NATO Secretary General And U.S. Warn Against Kosovo’s Army Move


On Wednesday, March 8, NATO warned Kosovo that they might decrease cooperation with the partially recognized state if the state proceeded with their plans to bypass the required constitutional change to create a national army. The President of Kosovo, Hashim Thaci, filed a draft law on Tuesday to transform Kosovo’s peacekeeping security forces, the Kosovo Security Force (KSF), into a national army, in response to what he views as growing threats from neighboring Serbia and its ally, Russia. The draft law would not require the two-thirds majority approval needed from both the ethnic Albanian majority and ethnic Serb minority in Parliament for the constitutional amendments to create an army from scratch, but would instead increase the personnel, firepower, and duties of the current security forces. If Thaci’s plan is approved, the NATO-trained KSF would expand from being a 2,500-strong force, which is currently responsible for crisis response, civil protection, and ordinance disposal to a heavily armed army of 5,000 active soldiers and 3,000 reservists.

On Wednesday, Thaci issued a statement saying that the creation of a regular army “aims at protecting territorial sovereignty and integrity, preserving peace and defending the Republic of Kosovo’s interests and also contributes in building up and protecting regional and global peace and stability.” The president emphasized that Kosovo is “an independent and sovereign state” and the move to bypass the required constitutional change was a response to his belief that Kosovo’s parliamentary ethnic Serb party would “never vote for the establishment of the Army of Kosovo,” as “its attitude is directly orchestrated by the Belgrade government.” The army would “be an army not only of the Albanians, but a multi-ethnic army in the service of all.” In addition, he said that the move was in alignment with future plans to join NATO.

However, NATO Secretary-General Jens Stoltenberg said he told Kosovo’s leaders by phone “that unilateral steps such as these are unhelpful.” He warned that, if Kosovo goes ahead as planned, “NATO will have to review its level of commitment, particularly in terms of capacity-building.” A U.S. embassy statement said “adoption of the current proposed law would force us to re-evaluate our bilateral cooperation with and longstanding assistance to Kosovo’s security forces,” and went on to add that the move must be carried out through an “inclusive and representative political process.” But, in a Wednesday interview with Radio Free Europe, Thaci stated that “there is no turning back. The KSF will be transformed into Kosovo’s army. Western Balkans is endangered from the Russian military bases in Serbia, from Russia’s MIG jets in Serbia and from the Russian military exercises in Serbia.” A Parliamentary vote is expected this week, which the eleven members of the ethnic Serb party have said they would boycott.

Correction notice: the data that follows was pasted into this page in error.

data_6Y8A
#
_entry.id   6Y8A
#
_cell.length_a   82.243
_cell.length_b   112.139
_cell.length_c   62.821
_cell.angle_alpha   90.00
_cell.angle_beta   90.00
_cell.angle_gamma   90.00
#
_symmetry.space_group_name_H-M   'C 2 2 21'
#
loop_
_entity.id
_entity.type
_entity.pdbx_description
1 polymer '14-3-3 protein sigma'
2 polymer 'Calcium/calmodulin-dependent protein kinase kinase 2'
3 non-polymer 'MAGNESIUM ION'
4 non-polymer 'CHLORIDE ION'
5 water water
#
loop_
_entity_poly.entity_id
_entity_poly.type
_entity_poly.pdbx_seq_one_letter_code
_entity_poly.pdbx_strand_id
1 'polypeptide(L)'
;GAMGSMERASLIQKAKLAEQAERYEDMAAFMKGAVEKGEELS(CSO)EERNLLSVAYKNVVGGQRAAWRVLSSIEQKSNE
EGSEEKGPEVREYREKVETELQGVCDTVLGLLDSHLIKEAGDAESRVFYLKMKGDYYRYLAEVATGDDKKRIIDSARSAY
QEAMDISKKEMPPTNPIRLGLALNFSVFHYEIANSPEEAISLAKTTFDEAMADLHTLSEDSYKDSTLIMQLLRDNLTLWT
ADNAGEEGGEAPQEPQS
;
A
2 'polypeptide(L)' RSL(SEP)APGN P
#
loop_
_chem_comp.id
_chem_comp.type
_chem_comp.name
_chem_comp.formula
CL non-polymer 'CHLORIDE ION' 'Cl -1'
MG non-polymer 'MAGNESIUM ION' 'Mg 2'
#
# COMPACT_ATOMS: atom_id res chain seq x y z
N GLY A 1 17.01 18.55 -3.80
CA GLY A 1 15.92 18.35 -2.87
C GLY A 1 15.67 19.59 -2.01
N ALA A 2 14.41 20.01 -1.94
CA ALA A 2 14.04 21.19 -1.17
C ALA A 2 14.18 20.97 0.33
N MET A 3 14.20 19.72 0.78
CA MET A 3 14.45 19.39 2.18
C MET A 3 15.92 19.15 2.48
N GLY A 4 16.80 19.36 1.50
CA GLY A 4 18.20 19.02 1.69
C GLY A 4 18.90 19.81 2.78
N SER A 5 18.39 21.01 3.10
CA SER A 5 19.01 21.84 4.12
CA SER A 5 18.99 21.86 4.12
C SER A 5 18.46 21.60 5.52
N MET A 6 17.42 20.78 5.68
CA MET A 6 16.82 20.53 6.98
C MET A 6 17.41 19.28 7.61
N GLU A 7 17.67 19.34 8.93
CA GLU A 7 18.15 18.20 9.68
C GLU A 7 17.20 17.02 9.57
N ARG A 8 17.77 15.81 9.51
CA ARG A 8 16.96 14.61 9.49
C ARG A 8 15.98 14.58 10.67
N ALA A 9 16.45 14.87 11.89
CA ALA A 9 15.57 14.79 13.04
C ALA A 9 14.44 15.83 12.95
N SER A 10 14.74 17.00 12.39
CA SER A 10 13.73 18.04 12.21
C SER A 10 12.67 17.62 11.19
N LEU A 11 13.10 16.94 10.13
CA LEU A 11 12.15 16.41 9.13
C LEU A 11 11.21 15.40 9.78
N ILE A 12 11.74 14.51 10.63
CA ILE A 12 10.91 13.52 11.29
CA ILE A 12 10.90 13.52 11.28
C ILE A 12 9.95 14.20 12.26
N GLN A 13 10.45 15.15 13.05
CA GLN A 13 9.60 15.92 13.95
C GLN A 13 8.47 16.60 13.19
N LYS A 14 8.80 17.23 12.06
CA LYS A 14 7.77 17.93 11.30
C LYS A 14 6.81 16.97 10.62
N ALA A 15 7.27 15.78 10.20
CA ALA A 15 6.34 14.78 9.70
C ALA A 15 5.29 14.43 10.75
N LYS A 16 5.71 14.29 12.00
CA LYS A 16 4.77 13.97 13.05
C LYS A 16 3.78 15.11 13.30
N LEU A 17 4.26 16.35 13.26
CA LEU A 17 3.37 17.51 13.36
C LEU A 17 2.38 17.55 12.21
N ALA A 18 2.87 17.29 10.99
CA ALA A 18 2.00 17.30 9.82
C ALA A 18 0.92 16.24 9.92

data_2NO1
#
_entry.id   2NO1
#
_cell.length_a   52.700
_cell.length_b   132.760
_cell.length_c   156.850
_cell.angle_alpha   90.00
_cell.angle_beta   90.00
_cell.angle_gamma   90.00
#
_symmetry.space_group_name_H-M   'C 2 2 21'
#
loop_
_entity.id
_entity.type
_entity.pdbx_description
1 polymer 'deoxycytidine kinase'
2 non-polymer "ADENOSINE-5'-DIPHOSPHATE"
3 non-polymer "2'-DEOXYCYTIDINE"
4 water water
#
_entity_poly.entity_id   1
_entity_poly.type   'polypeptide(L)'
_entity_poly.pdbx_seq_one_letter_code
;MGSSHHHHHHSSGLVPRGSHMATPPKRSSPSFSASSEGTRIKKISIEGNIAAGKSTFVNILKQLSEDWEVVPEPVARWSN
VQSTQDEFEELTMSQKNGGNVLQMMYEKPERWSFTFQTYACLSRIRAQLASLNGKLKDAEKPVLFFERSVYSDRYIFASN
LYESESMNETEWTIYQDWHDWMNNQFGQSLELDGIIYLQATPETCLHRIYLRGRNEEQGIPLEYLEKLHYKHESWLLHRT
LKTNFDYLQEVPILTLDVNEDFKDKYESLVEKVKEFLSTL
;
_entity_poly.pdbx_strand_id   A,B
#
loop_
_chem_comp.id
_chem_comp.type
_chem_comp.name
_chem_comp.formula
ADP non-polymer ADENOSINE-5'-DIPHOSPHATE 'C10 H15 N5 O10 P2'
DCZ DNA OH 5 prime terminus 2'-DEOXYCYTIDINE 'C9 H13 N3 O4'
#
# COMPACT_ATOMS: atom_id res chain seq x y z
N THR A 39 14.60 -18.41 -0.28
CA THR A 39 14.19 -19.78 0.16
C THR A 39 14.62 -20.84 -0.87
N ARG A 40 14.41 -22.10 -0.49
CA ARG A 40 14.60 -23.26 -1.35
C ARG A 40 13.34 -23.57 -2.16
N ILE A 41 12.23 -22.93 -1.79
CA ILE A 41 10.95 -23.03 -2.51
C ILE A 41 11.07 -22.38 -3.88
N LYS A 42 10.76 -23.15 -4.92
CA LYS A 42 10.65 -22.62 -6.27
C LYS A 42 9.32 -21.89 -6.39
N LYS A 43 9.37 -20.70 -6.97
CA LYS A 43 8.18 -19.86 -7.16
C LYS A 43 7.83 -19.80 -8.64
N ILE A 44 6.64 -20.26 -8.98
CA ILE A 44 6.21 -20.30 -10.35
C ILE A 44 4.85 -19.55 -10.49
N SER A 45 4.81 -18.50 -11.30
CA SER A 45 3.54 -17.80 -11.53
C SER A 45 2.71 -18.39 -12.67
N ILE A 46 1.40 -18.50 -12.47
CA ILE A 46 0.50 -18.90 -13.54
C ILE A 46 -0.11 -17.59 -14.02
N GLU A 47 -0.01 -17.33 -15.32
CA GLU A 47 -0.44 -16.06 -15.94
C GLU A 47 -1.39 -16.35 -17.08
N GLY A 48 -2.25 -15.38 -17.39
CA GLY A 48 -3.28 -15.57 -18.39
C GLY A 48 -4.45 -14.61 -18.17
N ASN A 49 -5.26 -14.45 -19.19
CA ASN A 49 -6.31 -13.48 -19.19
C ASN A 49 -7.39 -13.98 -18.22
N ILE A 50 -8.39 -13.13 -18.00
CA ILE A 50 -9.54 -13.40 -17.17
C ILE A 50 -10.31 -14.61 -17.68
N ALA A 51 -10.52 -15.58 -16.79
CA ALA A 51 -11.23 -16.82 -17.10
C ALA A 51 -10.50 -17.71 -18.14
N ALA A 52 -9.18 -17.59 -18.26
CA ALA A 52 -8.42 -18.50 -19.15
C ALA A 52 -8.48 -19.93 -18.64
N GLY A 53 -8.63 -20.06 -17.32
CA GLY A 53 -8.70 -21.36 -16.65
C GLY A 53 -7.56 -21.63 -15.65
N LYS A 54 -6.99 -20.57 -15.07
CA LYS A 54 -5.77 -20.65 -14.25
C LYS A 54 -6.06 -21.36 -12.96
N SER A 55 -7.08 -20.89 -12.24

Currently, the duties of the KSF are limited while national security primarily remains in the hands of a NATO peacekeeping mission of around 5,000 soldiers from 30 member and partner states. NATO arrived in Kosovo in June 1999 following a weeks-long bombing campaign to stop the killing and expulsion of ethnic Albanian civilians by Serbian forces fighting the ethnic Albanian Kosovo Liberation Army, which was led by Hashim Thaci. According to the CIA World Fact Book, Kosovo’s population currently consists of an 88% ethnic Albanian majority and an 8% ethnic Serbian minority. NATO has said it has no plans to leave Kosovo for now.

Tensions have recently been strained between Serbia and Kosovo, who declared independence from Serbia in 2008. Serbia’s Prime Minister, Aleksander Vucic, said on Wednesday that he expects help and support from the European Union, the U.S., and Russia to oppose Kosovo’s plan that goes against the UN resolution that ended the war in Kosovo in 1999, and against Kosovo’s own constitution, which Serbia does not recognize. At the moment, Kosovo is recognized as a sovereign state by 114 countries, but not by Serbia or Russia. A move by Kosovo to expand the KSF would only worsen tensions between Kosovo and Serbia, and decrease stability in the Balkans.

Anna Denton

Currently majoring in philosophy at Wesleyan University.